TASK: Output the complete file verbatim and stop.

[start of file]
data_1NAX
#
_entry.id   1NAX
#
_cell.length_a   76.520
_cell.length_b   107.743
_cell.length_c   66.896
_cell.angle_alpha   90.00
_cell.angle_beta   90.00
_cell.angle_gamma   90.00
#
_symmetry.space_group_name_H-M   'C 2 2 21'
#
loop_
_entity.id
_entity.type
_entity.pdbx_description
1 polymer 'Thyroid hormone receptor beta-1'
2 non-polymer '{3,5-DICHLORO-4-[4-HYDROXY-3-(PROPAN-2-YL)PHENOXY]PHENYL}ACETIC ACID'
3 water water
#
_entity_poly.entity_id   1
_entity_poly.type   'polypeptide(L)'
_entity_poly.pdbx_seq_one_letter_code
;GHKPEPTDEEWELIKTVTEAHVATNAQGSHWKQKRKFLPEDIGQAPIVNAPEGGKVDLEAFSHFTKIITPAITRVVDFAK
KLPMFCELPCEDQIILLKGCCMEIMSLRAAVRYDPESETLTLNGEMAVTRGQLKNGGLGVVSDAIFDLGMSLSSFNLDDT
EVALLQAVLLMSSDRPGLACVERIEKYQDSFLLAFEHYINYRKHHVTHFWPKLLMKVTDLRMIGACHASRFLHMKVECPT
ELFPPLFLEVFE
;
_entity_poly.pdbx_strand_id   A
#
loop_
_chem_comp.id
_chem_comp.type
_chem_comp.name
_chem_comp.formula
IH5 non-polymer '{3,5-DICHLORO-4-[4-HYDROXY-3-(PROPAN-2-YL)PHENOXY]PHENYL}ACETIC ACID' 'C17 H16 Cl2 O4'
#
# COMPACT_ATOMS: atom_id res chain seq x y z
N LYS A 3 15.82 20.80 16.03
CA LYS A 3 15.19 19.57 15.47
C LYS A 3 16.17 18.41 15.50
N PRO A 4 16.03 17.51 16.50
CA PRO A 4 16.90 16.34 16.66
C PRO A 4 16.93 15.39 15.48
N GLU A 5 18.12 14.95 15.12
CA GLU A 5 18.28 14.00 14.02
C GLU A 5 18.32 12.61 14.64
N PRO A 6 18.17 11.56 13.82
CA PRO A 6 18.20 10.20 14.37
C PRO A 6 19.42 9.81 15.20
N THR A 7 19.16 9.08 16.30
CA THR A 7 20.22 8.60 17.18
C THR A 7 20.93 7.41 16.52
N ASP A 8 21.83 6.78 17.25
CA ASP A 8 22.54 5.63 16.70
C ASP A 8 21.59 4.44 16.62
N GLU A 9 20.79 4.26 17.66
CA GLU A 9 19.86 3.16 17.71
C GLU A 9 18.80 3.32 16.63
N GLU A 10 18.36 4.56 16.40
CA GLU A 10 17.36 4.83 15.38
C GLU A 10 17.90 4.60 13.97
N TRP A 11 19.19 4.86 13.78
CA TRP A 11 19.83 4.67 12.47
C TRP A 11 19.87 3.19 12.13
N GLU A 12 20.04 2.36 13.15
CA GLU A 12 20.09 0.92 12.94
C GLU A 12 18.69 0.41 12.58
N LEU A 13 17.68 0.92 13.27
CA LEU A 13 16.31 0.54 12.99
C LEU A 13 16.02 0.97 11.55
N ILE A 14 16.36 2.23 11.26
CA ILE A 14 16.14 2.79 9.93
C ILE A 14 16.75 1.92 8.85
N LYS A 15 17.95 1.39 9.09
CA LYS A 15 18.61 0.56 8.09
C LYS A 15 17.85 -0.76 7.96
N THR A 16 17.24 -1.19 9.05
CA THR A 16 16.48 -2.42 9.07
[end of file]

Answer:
data_1NAX
#
_entry.id   1NAX
#
_cell.length_a   76.520
_cell.length_b   107.743
_cell.length_c   66.896
_cell.angle_alpha   90.00
_cell.angle_beta   90.00
_cell.angle_gamma   90.00
#
_symmetry.space_group_name_H-M   'C 2 2 21'
#
loop_
_entity.id
_entity.type
_entity.pdbx_description
1 polymer 'Thyroid hormone receptor beta-1'
2 non-polymer '{3,5-DICHLORO-4-[4-HYDROXY-3-(PROPAN-2-YL)PHENOXY]PHENYL}ACETIC ACID'
3 water water
#
_entity_poly.entity_id   1
_entity_poly.type   'polypeptide(L)'
_entity_poly.pdbx_seq_one_letter_code
;GHKPEPTDEEWELIKTVTEAHVATNAQGSHWKQKRKFLPEDIGQAPIVNAPEGGKVDLEAFSHFTKIITPAITRVVDFAK
KLPMFCELPCEDQIILLKGCCMEIMSLRAAVRYDPESETLTLNGEMAVTRGQLKNGGLGVVSDAIFDLGMSLSSFNLDDT
EVALLQAVLLMSSDRPGLACVERIEKYQDSFLLAFEHYINYRKHHVTHFWPKLLMKVTDLRMIGACHASRFLHMKVECPT
ELFPPLFLEVFE
;
_entity_poly.pdbx_strand_id   A
#
loop_
_chem_comp.id
_chem_comp.type
_chem_comp.name
_chem_comp.formula
IH5 non-polymer '{3,5-DICHLORO-4-[4-HYDROXY-3-(PROPAN-2-YL)PHENOXY]PHENYL}ACETIC ACID' 'C17 H16 Cl2 O4'
#
# COMPACT_ATOMS: atom_id res chain seq x y z
N LYS A 3 15.82 20.80 16.03
CA LYS A 3 15.19 19.57 15.47
C LYS A 3 16.17 18.41 15.50
N PRO A 4 16.03 17.51 16.50
CA PRO A 4 16.90 16.34 16.66
C PRO A 4 16.93 15.39 15.48
N GLU A 5 18.12 14.95 15.12
CA GLU A 5 18.28 14.00 14.02
C GLU A 5 18.32 12.61 14.64
N PRO A 6 18.17 11.56 13.82
CA PRO A 6 18.20 10.20 14.37
C PRO A 6 19.42 9.81 15.20
N THR A 7 19.16 9.08 16.30
CA THR A 7 20.22 8.60 17.18
C THR A 7 20.93 7.41 16.52
N ASP A 8 21.83 6.78 17.25
CA ASP A 8 22.54 5.63 16.70
C ASP A 8 21.59 4.44 16.62
N GLU A 9 20.79 4.26 17.66
CA GLU A 9 19.86 3.16 17.71
C GLU A 9 18.80 3.32 16.63
N GLU A 10 18.36 4.56 16.40
CA GLU A 10 17.36 4.83 15.38
C GLU A 10 17.90 4.60 13.97
N TRP A 11 19.19 4.86 13.78
CA TRP A 11 19.83 4.67 12.47
C TRP A 11 19.87 3.19 12.13
N GLU A 12 20.04 2.36 13.15
CA GLU A 12 20.09 0.92 12.94
C GLU A 12 18.69 0.41 12.58
N LEU A 13 17.68 0.92 13.27
CA LEU A 13 16.31 0.54 12.99
C LEU A 13 16.02 0.97 11.55
N ILE A 14 16.36 2.23 11.26
CA ILE A 14 16.14 2.79 9.93
C ILE A 14 16.75 1.92 8.85
N LYS A 15 17.95 1.39 9.09
CA LYS A 15 18.61 0.56 8.09
C LYS A 15 17.85 -0.76 7.96
N THR A 16 17.24 -1.19 9.05
CA THR A 16 16.48 -2.42 9.07